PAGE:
“So we gave up. I’d finally had enough . . .” Without giving away spoilers that is how the award-winning LOOKING FOR ALASKA ends. What transpires in this novel is an undulating tale of teenagers looking for cigarettes, wine, and sexual advance. The detumescent novel fails to define its central conflict, leaving an end with no resolution.
What separates LOOKING FOR ALASKA from author John Green’s other book FAULT IN OUR STARS is a solid protagonist; Green gives the reader nothing to root for in his character Miles Halter. The lackadaisical attitude of Halter is reminiscent of Holden Caulfield—the differentiating factor being Halter’s higher sense of purpose in seeking “the great perhaps”.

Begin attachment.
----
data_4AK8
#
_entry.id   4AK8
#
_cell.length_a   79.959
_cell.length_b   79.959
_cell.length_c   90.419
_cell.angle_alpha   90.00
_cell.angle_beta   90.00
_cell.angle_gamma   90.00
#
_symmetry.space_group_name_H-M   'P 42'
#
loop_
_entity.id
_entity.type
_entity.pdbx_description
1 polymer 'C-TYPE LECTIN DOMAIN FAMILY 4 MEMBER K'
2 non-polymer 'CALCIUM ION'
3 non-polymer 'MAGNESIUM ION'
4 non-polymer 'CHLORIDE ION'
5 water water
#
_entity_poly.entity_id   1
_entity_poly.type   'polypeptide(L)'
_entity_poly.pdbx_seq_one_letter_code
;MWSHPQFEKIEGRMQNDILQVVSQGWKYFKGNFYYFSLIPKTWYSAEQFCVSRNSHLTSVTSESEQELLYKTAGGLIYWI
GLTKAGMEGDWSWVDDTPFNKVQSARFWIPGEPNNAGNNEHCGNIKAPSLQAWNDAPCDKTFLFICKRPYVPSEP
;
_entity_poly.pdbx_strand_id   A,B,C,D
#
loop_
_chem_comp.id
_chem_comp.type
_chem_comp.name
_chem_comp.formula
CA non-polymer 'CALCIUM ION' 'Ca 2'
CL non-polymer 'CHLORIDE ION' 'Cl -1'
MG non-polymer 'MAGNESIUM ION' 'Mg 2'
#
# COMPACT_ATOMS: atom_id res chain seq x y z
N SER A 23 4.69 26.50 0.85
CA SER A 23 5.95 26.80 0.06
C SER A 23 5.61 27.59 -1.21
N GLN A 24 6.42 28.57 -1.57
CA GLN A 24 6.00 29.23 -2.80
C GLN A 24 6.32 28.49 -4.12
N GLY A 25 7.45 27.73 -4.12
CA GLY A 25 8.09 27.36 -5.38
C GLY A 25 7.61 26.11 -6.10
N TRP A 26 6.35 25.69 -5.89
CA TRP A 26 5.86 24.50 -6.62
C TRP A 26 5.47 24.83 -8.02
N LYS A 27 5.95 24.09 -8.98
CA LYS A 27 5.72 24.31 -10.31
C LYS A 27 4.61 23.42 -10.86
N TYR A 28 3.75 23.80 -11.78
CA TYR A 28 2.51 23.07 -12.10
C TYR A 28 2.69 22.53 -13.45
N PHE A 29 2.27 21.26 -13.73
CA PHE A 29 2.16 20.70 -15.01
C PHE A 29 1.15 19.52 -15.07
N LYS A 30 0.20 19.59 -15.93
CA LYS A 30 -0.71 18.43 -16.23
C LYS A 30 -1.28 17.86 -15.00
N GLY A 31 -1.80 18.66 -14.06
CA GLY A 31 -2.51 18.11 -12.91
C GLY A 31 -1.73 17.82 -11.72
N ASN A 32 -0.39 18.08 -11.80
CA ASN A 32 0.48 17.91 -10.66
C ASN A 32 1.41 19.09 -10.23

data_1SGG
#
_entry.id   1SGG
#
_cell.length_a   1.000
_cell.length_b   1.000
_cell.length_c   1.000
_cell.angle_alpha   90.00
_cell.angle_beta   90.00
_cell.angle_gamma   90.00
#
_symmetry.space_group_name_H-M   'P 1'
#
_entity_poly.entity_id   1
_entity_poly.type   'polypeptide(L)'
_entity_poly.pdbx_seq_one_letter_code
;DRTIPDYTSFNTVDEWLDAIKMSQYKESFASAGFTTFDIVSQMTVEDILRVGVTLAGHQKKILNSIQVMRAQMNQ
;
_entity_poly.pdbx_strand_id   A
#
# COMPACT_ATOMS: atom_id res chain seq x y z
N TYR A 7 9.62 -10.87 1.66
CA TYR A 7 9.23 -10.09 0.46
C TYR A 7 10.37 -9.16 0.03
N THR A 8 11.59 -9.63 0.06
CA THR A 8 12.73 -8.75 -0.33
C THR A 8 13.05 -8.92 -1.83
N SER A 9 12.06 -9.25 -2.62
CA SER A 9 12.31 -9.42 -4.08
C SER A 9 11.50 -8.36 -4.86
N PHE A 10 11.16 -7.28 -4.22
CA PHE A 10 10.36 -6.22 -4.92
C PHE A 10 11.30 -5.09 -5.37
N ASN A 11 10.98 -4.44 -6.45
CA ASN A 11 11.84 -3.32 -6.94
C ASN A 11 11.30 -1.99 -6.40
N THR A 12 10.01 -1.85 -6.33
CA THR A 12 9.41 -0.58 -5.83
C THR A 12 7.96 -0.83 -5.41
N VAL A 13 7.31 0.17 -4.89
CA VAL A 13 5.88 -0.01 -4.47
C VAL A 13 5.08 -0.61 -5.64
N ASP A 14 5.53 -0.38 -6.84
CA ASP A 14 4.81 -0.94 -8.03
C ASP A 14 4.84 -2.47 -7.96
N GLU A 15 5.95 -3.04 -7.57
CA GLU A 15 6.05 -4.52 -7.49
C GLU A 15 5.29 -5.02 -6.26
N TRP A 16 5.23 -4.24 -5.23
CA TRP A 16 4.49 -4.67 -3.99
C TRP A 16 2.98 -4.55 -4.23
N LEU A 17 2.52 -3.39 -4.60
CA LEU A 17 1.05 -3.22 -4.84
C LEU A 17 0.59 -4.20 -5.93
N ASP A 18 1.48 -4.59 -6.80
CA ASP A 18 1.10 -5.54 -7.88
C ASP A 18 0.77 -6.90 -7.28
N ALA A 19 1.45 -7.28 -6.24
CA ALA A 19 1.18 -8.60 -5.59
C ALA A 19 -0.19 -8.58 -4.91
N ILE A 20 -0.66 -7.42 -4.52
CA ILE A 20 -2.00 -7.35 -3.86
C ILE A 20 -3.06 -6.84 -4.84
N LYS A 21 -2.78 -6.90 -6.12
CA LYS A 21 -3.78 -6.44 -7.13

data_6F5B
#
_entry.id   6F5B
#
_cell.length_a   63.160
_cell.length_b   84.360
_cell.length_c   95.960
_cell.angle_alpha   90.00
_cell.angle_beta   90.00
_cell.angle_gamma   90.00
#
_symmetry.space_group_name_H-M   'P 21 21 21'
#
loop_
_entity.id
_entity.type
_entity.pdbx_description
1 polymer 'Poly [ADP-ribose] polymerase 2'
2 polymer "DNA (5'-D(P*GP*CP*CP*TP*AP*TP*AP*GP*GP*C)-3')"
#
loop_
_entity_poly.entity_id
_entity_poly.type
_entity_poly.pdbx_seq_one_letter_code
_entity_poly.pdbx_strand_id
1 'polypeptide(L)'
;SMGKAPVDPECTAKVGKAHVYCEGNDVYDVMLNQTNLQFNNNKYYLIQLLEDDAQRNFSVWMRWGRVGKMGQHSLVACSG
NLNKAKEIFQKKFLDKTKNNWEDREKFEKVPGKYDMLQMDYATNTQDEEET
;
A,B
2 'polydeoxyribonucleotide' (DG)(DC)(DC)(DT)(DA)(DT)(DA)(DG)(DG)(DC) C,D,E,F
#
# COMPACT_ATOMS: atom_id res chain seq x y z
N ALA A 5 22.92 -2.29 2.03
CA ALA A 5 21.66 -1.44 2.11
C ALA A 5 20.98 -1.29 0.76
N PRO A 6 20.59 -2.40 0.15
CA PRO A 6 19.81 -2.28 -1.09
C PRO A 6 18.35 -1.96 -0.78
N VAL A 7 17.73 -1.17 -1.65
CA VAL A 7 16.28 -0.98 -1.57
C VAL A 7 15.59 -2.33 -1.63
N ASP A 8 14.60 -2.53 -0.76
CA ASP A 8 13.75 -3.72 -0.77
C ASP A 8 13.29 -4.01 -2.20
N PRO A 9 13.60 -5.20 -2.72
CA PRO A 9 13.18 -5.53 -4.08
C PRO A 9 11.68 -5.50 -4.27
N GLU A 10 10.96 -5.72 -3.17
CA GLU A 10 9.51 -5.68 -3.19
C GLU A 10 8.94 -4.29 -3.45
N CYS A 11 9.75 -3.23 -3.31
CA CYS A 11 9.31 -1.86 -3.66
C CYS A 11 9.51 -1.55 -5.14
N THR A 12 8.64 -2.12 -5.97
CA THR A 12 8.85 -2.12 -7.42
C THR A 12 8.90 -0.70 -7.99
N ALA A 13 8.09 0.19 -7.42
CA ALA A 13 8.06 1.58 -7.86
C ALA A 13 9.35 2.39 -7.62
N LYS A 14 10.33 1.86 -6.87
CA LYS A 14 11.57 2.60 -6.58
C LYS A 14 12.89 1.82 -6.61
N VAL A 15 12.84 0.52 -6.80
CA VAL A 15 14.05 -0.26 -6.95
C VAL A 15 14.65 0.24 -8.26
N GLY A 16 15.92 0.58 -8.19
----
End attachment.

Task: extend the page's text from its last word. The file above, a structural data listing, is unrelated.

The meandering characters seemingly have no aspirations outside of cigarettes and getting past “first base”. Occasionally they will study, philosophize, or introduce their sentimental family histories, but a bulk of the narrative is spent on pranks, making out, drinking wine, and laying about. This is not an exaggeration. As an example: several pages were given to one of Halter’s love interests (yes, the stereotypical love triangle is included) holding his manhood in her mouth, sitting still, unsure of what to do. Eventually both parties previously engaged in movement-less fellatio seek out the advice of Halter’s other love interest who demonstrates to them proper technique with a tube of toothpaste as her prop. This scene serves as a metaphor for the entire book: motionless and unorgasmic. For those thinking the book gets better after the build-up to the first half, you’ll be highly disappointed—it’s just a tease and then a letdown.